At the core of Sumo is stoicism. You never complain, criticise or boast. Whereas WWF is all about bragging and bullshit, sumo is about subtlety wrapped in extraordinary physical and mental strength. (If you’re not familiar with pro-wrestling, just compare the original Iron Chef with Iron Chef from any other country.)
There’s no better demonstration of this than during the NHK Interview with the winner at the end of a tournament:
NHK: Congratulations on a wonderful performance.
Winner: Thank you very much
NHK: You were very powerful, your techniques were superb and you broke every sumo record in the sumo record books since 1752. You must be ecstatic.
Winner: I just wanted do to my own sumo.
NHK: Your mother and father, their mothers and fathers and their mothers and fathers have been watching you every day. You must be very proud.
Winner: I wish to thank all of my fans for barracking for me. I just wanted do to my own sumo. Thank you very much.
I loved Terao (the Tetsujin “Iron Man” of sumo) with his no-nonsense limitless range of techniques, his long career from age 16 to 39 and his huge pectorial muscles. My other favourite was Tochiazuma, one of only 2 rikishi to win at all 6 divisions who was so close to becoming Yokozuna before suffering a minor stroke and heart attack. His tears of joy during his NHK interview in January 2002 were a concession to the emotion of being only the 6th shin-Ozeki (newly-promoted Ozeki) to win and 30 years after his father won the same tournament.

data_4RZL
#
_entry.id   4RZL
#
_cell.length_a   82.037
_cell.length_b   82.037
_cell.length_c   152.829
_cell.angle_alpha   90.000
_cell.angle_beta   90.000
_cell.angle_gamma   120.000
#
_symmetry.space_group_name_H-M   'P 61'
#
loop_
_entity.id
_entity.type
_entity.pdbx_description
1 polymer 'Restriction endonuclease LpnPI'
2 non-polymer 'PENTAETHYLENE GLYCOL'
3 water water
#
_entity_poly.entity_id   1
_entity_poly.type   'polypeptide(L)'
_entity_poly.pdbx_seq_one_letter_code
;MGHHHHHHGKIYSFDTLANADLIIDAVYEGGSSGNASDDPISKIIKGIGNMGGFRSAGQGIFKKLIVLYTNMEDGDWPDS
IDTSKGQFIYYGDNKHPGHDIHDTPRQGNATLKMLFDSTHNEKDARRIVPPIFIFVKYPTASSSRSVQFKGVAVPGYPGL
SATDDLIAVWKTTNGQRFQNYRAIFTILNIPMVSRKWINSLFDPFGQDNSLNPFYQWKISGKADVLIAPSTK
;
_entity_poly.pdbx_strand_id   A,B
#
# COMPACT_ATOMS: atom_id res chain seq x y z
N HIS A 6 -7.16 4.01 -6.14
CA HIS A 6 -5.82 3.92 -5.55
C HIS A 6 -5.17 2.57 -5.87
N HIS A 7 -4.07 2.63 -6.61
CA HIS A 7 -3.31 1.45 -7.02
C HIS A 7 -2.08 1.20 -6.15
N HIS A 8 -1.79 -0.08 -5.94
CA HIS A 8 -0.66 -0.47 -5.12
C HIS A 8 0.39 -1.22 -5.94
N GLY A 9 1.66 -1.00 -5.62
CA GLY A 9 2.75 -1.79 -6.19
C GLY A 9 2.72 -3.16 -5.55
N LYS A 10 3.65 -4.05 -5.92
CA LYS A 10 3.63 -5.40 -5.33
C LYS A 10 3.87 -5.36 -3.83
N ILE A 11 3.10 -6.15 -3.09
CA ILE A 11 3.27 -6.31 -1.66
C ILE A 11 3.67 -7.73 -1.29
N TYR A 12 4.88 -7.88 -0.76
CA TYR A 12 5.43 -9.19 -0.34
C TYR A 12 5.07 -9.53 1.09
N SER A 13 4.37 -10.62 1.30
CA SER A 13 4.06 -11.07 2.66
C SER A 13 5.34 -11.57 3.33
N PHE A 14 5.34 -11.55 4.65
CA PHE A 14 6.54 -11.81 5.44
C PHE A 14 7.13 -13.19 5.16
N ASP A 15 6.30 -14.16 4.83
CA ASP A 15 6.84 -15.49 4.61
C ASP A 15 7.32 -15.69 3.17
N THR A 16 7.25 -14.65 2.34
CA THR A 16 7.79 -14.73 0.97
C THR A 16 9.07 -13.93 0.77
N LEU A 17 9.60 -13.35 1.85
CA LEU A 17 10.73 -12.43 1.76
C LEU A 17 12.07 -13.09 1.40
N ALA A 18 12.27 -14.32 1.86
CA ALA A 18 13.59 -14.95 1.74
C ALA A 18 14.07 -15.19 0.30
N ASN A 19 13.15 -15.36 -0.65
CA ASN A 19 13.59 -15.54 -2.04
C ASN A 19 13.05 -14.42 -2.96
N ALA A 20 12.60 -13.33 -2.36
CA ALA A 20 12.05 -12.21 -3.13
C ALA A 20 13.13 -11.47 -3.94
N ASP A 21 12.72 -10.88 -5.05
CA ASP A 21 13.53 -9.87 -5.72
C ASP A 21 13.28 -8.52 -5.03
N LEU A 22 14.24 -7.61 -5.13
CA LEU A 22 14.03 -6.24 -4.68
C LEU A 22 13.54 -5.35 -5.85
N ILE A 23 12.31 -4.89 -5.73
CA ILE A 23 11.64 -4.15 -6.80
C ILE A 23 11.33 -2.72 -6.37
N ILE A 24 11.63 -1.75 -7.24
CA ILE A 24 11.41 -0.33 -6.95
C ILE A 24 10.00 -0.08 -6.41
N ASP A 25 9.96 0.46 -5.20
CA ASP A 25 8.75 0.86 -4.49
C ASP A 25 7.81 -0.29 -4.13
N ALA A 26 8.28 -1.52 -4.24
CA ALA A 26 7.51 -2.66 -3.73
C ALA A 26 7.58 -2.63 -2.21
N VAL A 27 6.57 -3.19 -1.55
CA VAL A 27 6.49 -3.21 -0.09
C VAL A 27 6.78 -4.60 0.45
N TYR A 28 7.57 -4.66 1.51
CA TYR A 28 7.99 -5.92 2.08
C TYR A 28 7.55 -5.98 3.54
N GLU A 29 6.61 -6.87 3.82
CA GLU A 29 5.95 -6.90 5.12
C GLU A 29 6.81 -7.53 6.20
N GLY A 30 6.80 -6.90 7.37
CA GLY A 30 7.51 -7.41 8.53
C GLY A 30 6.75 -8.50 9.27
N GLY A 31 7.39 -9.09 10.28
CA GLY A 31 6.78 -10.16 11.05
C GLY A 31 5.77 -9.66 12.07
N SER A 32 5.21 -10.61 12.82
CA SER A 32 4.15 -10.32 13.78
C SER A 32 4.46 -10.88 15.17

Takamisakari is cut from very different cloth, he is. He wears his heart on his sleeve while maintaining a certain dignity. His emotions are raw but the joy, pain, anger, passion, frustration, elation and ecstasy are directed to himself; not against his opponents or his fans. And his fans (well, everyone) love him so much. Watch almost any video of him on Youtube and the crowd’s love for him is obvious.
“Clown Prince” is not the most fitting moniker. Akebono gave him the nickname “Robocop” after his robotic moves (not like Peter Crouch), not for any lack of emotion.
This video shows the shikiri purification ceremony performed before each bout, but rarely seen unless you watch it live. The banners that circle the dohyo are sponsors for the bout adding kensho-kin money to go to the winner; the envelopes are shown on the gyoji’s [umpire’s] gunbai “war fan” at the end. At the last pass of the shikiri at about 2:20 in the video Takamisakari in the blue mawashi does his thing.
Takamisakari’s sponsors (the five striped banners) have two versions of a TV commercial featuring him: one where he wins the bout and one where he loses. What other sports-person can sell just as well when they lose?
A great character the likes of which may not be seen again.